PET/CT Services Available At SLHV in Bridgeton

SLHV uses the BioGraph TruePoint PET/CT pictured here.

St. Louis Heart and Vascular prides itself on offering comprehensive services for patients.  These services include imaging with state-of-the-art technology for PET and CT (also known as CAT) scans, located at our Bridgeton office (3550 McKelvey Road).  

Positron emission tomography (PET) uses small amounts of radioactive materials called radiotracers, a special camera and a computer to help evaluate your organ and tissue functions. By identifying body changes at the cellular level, PET may detect the early onset of disease before it is evident on other imaging tests.  A PET scan measures important body functions, such as blood flow, oxygen use, and sugar (glucose) metabolism, to help doctors evaluate how well organs and tissues are functioning.

CT imaging uses special x-ray equipment, and in some cases a contrast material, to produce multiple images or pictures of the inside of the body. These images can then be interpreted by a radiologist on a computer monitor. CT imaging provides excellent anatomic information.

PET and PET/CT scans are performed to:

With ordinary x-ray examinations, an image is made by passing x-rays through the patient's body. In contrast, nuclear medicine procedures, such as PET/CT, use a radioactive material, called a radiopharmaceutical or radiotracer, which is injected into the bloodstream, swallowed or inhaled as a gas. This radioactive material accumulates in the organ or area of your body being examined, where it gives off a small amount of energy in the form of gamma rays. Special cameras detect this energy, and with the help of a computer, create pictures offering details on both the structure and function of organs and tissues in your body.

Unlike other imaging techniques, nuclear medicine imaging exams focus on depicting physiologic processes within the body, such as rates of metabolism or levels of various other chemical activity, instead of showing anatomy and structure. Areas of greater intensity, called "hot spots," indicate where large amounts of the radiotracer have accumulated and where there is a high level of chemical or metabolic activity. Less intense areas, or "cold spots," indicate a smaller concentration of radiotracer and less chemical activity.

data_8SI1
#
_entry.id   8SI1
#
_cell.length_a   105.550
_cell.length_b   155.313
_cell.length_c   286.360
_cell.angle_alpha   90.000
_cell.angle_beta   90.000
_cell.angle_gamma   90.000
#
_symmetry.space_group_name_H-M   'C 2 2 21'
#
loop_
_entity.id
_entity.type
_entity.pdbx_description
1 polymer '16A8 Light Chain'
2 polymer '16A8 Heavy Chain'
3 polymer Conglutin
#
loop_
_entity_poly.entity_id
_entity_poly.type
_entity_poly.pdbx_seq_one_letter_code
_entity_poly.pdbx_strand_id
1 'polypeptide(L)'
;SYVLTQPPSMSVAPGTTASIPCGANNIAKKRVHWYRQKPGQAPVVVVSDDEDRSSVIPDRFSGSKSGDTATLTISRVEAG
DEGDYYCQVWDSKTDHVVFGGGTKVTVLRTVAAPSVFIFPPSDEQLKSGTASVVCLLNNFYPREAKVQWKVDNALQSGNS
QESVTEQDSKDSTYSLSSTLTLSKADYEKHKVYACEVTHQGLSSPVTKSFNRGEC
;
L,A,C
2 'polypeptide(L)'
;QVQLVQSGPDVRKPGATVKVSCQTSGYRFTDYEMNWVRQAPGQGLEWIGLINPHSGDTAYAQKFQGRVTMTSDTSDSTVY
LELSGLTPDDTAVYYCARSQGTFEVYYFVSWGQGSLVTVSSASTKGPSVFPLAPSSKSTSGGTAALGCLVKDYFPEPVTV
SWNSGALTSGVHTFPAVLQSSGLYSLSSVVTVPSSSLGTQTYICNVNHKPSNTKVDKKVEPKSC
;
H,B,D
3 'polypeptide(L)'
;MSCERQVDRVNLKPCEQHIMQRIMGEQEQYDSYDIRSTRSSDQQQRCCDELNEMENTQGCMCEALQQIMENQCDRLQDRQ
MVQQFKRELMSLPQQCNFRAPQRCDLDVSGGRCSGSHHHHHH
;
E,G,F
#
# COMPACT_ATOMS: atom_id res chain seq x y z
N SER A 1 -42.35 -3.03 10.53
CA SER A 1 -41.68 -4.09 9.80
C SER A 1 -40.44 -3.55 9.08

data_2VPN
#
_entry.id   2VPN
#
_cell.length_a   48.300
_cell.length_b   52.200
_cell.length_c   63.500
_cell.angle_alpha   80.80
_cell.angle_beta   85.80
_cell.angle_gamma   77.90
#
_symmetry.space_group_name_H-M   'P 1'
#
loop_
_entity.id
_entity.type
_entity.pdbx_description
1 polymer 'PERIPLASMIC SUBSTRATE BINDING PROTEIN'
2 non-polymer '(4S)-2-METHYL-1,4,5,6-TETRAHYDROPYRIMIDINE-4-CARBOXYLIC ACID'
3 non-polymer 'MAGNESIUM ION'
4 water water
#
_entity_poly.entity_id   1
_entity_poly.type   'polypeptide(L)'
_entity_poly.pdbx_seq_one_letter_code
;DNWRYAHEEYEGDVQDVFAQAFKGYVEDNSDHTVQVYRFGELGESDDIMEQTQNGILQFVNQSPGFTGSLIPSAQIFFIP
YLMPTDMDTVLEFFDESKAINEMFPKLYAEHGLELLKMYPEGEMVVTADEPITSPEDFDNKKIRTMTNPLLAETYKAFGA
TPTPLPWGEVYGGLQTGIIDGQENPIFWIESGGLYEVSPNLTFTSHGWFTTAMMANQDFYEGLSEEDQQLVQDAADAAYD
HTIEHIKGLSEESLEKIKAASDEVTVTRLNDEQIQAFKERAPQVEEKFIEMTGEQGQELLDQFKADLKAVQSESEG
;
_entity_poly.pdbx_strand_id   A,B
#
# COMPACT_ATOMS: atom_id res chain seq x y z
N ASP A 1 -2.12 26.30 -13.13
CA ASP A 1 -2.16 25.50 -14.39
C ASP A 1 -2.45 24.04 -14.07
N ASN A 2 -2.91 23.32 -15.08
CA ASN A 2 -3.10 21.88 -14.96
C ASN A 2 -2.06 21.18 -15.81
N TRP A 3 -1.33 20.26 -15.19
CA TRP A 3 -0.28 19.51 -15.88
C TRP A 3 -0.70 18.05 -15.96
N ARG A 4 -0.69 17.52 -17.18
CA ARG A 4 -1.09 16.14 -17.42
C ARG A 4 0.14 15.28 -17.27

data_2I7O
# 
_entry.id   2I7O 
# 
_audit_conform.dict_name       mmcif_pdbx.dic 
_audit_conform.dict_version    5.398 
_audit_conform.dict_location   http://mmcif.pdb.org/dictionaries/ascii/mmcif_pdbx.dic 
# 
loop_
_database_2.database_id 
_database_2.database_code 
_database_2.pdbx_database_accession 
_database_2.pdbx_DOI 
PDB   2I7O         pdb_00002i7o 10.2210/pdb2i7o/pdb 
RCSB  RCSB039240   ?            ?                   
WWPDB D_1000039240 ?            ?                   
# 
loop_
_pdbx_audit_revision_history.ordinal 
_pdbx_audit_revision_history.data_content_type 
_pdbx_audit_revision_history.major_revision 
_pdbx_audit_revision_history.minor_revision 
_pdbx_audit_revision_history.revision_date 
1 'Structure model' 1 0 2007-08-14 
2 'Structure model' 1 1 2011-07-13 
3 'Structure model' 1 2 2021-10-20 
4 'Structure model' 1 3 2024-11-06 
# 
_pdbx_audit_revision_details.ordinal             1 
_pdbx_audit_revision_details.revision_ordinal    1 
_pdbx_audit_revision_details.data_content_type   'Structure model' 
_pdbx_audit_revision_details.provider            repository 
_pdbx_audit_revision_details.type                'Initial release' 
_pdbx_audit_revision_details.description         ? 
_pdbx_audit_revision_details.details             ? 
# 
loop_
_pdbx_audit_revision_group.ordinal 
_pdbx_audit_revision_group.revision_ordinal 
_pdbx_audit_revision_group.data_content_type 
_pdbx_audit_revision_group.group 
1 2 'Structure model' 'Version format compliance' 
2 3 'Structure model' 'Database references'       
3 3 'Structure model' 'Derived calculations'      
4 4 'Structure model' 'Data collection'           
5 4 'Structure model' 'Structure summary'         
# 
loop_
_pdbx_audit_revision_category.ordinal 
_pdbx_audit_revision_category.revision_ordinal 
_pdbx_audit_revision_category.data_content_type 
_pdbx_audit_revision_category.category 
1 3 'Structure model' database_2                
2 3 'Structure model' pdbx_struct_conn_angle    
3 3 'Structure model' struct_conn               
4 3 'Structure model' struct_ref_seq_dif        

Computed tomography, more commonly known as a CT or CAT scan, is a diagnostic medical test that, like traditional x-rays, produces multiple images or pictures of the inside of the body.

The cross-sectional images generated during a CT scan can be reformatted in multiple planes, and can even generate three-dimensional images. These images can be viewed on a computer monitor, printed on film or by a 3D printer, or transferred to a CD or DVD.

CT images of internal organs, bones, soft tissue and blood vessels provide greater detail than traditional x-rays, particularly of soft tissues and blood vessels.

A cardiac CT scan for coronary calcium is a non-invasive way of obtaining information about the presence, location and extent of calcified plaque in the coronary arteries—the vessels that supply oxygen-containing blood to the heart muscle. Calcified plaque results when there is a build-up of fat and other substances under the inner layer of the artery. This material can calcify which signals the presence of atherosclerosis, a disease of the vessel wall, also called coronary artery disease (CAD). People with this disease have an increased risk for heart attacks. In addition, over time, progression of plaque build up (CAD) can narrow the arteries or even close off blood flow to the heart. The result may be chest pain, sometimes called "angina," or a heart attack.

Because calcium is a marker of CAD, the amount of calcium detected on a cardiac CT scan is a helpful prognostic tool. The findings on cardiac CT are expressed as a calcium score. Another name for this test is coronary artery calcium scoring.

These are just some of the many uses of PET/CT imaging.  Talk to your doctor about our services and how they might benefit you.  To make an appointment with our office, please contact us at (314) 741-0911, 24 hours a day.

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